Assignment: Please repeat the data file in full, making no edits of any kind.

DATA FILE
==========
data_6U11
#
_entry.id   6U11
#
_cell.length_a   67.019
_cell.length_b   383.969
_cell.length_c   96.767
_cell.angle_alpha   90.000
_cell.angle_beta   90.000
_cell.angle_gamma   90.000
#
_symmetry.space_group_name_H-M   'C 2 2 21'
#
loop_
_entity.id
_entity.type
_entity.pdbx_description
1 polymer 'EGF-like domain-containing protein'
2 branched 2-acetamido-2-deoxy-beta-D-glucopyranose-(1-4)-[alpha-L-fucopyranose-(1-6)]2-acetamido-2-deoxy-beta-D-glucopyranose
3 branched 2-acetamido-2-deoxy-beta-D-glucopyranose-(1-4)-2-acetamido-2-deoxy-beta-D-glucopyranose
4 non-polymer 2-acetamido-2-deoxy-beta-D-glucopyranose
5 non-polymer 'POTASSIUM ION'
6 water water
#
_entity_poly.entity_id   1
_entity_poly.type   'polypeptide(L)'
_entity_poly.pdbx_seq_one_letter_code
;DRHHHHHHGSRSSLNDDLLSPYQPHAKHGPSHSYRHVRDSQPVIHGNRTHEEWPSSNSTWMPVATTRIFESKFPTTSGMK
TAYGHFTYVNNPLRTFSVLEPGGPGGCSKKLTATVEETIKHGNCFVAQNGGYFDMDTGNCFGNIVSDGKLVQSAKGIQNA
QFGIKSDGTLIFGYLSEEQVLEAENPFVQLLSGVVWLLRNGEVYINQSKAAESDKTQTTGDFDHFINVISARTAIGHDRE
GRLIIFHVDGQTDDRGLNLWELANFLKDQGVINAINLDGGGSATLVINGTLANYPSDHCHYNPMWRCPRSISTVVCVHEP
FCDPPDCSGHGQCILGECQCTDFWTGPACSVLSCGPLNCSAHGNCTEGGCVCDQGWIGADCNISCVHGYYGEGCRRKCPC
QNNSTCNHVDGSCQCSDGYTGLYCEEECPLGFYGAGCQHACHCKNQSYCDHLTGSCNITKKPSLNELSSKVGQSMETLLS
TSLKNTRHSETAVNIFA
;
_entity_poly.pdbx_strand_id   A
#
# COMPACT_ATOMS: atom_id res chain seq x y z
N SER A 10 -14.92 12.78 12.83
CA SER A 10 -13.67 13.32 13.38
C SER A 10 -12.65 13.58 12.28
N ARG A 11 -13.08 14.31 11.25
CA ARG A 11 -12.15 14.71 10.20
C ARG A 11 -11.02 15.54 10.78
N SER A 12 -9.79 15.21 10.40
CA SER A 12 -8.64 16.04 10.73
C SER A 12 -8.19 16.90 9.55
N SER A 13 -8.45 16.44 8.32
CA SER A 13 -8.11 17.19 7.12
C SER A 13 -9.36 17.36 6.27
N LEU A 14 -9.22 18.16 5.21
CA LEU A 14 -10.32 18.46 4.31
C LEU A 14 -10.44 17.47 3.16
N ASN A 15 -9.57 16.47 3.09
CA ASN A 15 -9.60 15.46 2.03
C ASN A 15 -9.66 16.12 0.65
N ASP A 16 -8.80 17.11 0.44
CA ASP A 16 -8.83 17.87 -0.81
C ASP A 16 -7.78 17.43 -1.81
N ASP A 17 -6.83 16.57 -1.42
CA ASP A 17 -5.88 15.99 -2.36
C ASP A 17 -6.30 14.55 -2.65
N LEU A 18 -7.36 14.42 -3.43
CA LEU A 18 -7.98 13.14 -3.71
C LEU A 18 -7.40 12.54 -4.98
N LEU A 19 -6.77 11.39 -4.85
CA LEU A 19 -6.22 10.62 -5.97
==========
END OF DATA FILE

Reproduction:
data_6U11
#
_entry.id   6U11
#
_cell.length_a   67.019
_cell.length_b   383.969
_cell.length_c   96.767
_cell.angle_alpha   90.000
_cell.angle_beta   90.000
_cell.angle_gamma   90.000
#
_symmetry.space_group_name_H-M   'C 2 2 21'
#
loop_
_entity.id
_entity.type
_entity.pdbx_description
1 polymer 'EGF-like domain-containing protein'
2 branched 2-acetamido-2-deoxy-beta-D-glucopyranose-(1-4)-[alpha-L-fucopyranose-(1-6)]2-acetamido-2-deoxy-beta-D-glucopyranose
3 branched 2-acetamido-2-deoxy-beta-D-glucopyranose-(1-4)-2-acetamido-2-deoxy-beta-D-glucopyranose
4 non-polymer 2-acetamido-2-deoxy-beta-D-glucopyranose
5 non-polymer 'POTASSIUM ION'
6 water water
#
_entity_poly.entity_id   1
_entity_poly.type   'polypeptide(L)'
_entity_poly.pdbx_seq_one_letter_code
;DRHHHHHHGSRSSLNDDLLSPYQPHAKHGPSHSYRHVRDSQPVIHGNRTHEEWPSSNSTWMPVATTRIFESKFPTTSGMK
TAYGHFTYVNNPLRTFSVLEPGGPGGCSKKLTATVEETIKHGNCFVAQNGGYFDMDTGNCFGNIVSDGKLVQSAKGIQNA
QFGIKSDGTLIFGYLSEEQVLEAENPFVQLLSGVVWLLRNGEVYINQSKAAESDKTQTTGDFDHFINVISARTAIGHDRE
GRLIIFHVDGQTDDRGLNLWELANFLKDQGVINAINLDGGGSATLVINGTLANYPSDHCHYNPMWRCPRSISTVVCVHEP
FCDPPDCSGHGQCILGECQCTDFWTGPACSVLSCGPLNCSAHGNCTEGGCVCDQGWIGADCNISCVHGYYGEGCRRKCPC
QNNSTCNHVDGSCQCSDGYTGLYCEEECPLGFYGAGCQHACHCKNQSYCDHLTGSCNITKKPSLNELSSKVGQSMETLLS
TSLKNTRHSETAVNIFA
;
_entity_poly.pdbx_strand_id   A
#
# COMPACT_ATOMS: atom_id res chain seq x y z
N SER A 10 -14.92 12.78 12.83
CA SER A 10 -13.67 13.32 13.38
C SER A 10 -12.65 13.58 12.28
N ARG A 11 -13.08 14.31 11.25
CA ARG A 11 -12.15 14.71 10.20
C ARG A 11 -11.02 15.54 10.78
N SER A 12 -9.79 15.21 10.40
CA SER A 12 -8.64 16.04 10.73
C SER A 12 -8.19 16.90 9.55
N SER A 13 -8.45 16.44 8.32
CA SER A 13 -8.11 17.19 7.12
C SER A 13 -9.36 17.36 6.27
N LEU A 14 -9.22 18.16 5.21
CA LEU A 14 -10.32 18.46 4.31
C LEU A 14 -10.44 17.47 3.16
N ASN A 15 -9.57 16.47 3.09
CA ASN A 15 -9.60 15.46 2.03
C ASN A 15 -9.66 16.12 0.65
N ASP A 16 -8.80 17.11 0.44
CA ASP A 16 -8.83 17.87 -0.81
C ASP A 16 -7.78 17.43 -1.81
N ASP A 17 -6.83 16.57 -1.42
CA ASP A 17 -5.88 15.99 -2.36
C ASP A 17 -6.30 14.55 -2.65
N LEU A 18 -7.36 14.42 -3.43
CA LEU A 18 -7.98 13.14 -3.71
C LEU A 18 -7.40 12.54 -4.98
N LEU A 19 -6.77 11.39 -4.85
CA LEU A 19 -6.22 10.62 -5.97